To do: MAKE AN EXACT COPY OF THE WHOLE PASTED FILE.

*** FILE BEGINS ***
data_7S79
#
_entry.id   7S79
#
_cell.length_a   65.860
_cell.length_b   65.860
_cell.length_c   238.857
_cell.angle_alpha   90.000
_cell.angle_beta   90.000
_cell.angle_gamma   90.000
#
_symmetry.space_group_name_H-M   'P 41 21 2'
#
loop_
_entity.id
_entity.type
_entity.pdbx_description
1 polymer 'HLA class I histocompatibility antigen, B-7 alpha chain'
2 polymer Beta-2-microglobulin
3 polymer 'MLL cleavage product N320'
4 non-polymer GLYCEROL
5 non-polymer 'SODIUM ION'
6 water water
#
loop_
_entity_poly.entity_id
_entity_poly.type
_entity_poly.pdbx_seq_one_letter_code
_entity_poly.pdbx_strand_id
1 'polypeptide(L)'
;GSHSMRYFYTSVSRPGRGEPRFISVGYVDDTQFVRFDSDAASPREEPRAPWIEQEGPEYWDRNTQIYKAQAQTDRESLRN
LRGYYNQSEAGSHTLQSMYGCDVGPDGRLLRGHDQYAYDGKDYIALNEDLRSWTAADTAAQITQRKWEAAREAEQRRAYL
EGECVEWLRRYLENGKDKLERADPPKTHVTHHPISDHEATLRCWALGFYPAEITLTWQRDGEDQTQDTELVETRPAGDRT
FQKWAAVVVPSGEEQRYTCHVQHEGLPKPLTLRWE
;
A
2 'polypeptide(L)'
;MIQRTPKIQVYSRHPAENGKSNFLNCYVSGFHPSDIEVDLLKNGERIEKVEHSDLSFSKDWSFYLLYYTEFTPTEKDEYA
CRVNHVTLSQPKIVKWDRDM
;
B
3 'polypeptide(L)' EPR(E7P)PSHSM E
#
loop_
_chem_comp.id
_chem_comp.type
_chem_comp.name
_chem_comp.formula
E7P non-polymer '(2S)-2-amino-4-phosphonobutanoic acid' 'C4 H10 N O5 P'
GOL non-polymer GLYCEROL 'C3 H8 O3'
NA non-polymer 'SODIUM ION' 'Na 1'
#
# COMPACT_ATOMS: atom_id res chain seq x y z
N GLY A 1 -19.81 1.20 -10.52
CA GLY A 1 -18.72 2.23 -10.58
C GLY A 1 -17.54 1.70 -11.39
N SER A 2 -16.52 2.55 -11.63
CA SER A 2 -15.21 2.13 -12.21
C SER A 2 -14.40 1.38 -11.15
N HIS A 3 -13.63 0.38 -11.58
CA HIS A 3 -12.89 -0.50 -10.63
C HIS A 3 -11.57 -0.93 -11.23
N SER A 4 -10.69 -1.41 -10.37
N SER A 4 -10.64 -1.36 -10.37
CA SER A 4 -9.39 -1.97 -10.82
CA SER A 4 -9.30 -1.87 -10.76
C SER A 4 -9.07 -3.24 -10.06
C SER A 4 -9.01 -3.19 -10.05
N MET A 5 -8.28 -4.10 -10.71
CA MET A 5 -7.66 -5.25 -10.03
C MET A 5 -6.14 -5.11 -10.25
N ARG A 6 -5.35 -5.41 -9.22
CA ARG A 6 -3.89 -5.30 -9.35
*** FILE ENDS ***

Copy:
data_7S79
#
_entry.id   7S79
#
_cell.length_a   65.860
_cell.length_b   65.860
_cell.length_c   238.857
_cell.angle_alpha   90.000
_cell.angle_beta   90.000
_cell.angle_gamma   90.000
#
_symmetry.space_group_name_H-M   'P 41 21 2'
#
loop_
_entity.id
_entity.type
_entity.pdbx_description
1 polymer 'HLA class I histocompatibility antigen, B-7 alpha chain'
2 polymer Beta-2-microglobulin
3 polymer 'MLL cleavage product N320'
4 non-polymer GLYCEROL
5 non-polymer 'SODIUM ION'
6 water water
#
loop_
_entity_poly.entity_id
_entity_poly.type
_entity_poly.pdbx_seq_one_letter_code
_entity_poly.pdbx_strand_id
1 'polypeptide(L)'
;GSHSMRYFYTSVSRPGRGEPRFISVGYVDDTQFVRFDSDAASPREEPRAPWIEQEGPEYWDRNTQIYKAQAQTDRESLRN
LRGYYNQSEAGSHTLQSMYGCDVGPDGRLLRGHDQYAYDGKDYIALNEDLRSWTAADTAAQITQRKWEAAREAEQRRAYL
EGECVEWLRRYLENGKDKLERADPPKTHVTHHPISDHEATLRCWALGFYPAEITLTWQRDGEDQTQDTELVETRPAGDRT
FQKWAAVVVPSGEEQRYTCHVQHEGLPKPLTLRWE
;
A
2 'polypeptide(L)'
;MIQRTPKIQVYSRHPAENGKSNFLNCYVSGFHPSDIEVDLLKNGERIEKVEHSDLSFSKDWSFYLLYYTEFTPTEKDEYA
CRVNHVTLSQPKIVKWDRDM
;
B
3 'polypeptide(L)' EPR(E7P)PSHSM E
#
loop_
_chem_comp.id
_chem_comp.type
_chem_comp.name
_chem_comp.formula
E7P non-polymer '(2S)-2-amino-4-phosphonobutanoic acid' 'C4 H10 N O5 P'
GOL non-polymer GLYCEROL 'C3 H8 O3'
NA non-polymer 'SODIUM ION' 'Na 1'
#
# COMPACT_ATOMS: atom_id res chain seq x y z
N GLY A 1 -19.81 1.20 -10.52
CA GLY A 1 -18.72 2.23 -10.58
C GLY A 1 -17.54 1.70 -11.39
N SER A 2 -16.52 2.55 -11.63
CA SER A 2 -15.21 2.13 -12.21
C SER A 2 -14.40 1.38 -11.15
N HIS A 3 -13.63 0.38 -11.58
CA HIS A 3 -12.89 -0.50 -10.63
C HIS A 3 -11.57 -0.93 -11.23
N SER A 4 -10.69 -1.41 -10.37
N SER A 4 -10.64 -1.36 -10.37
CA SER A 4 -9.39 -1.97 -10.82
CA SER A 4 -9.30 -1.87 -10.76
C SER A 4 -9.07 -3.24 -10.06
C SER A 4 -9.01 -3.19 -10.05
N MET A 5 -8.28 -4.10 -10.71
CA MET A 5 -7.66 -5.25 -10.03
C MET A 5 -6.14 -5.11 -10.25
N ARG A 6 -5.35 -5.41 -9.22
CA ARG A 6 -3.89 -5.30 -9.35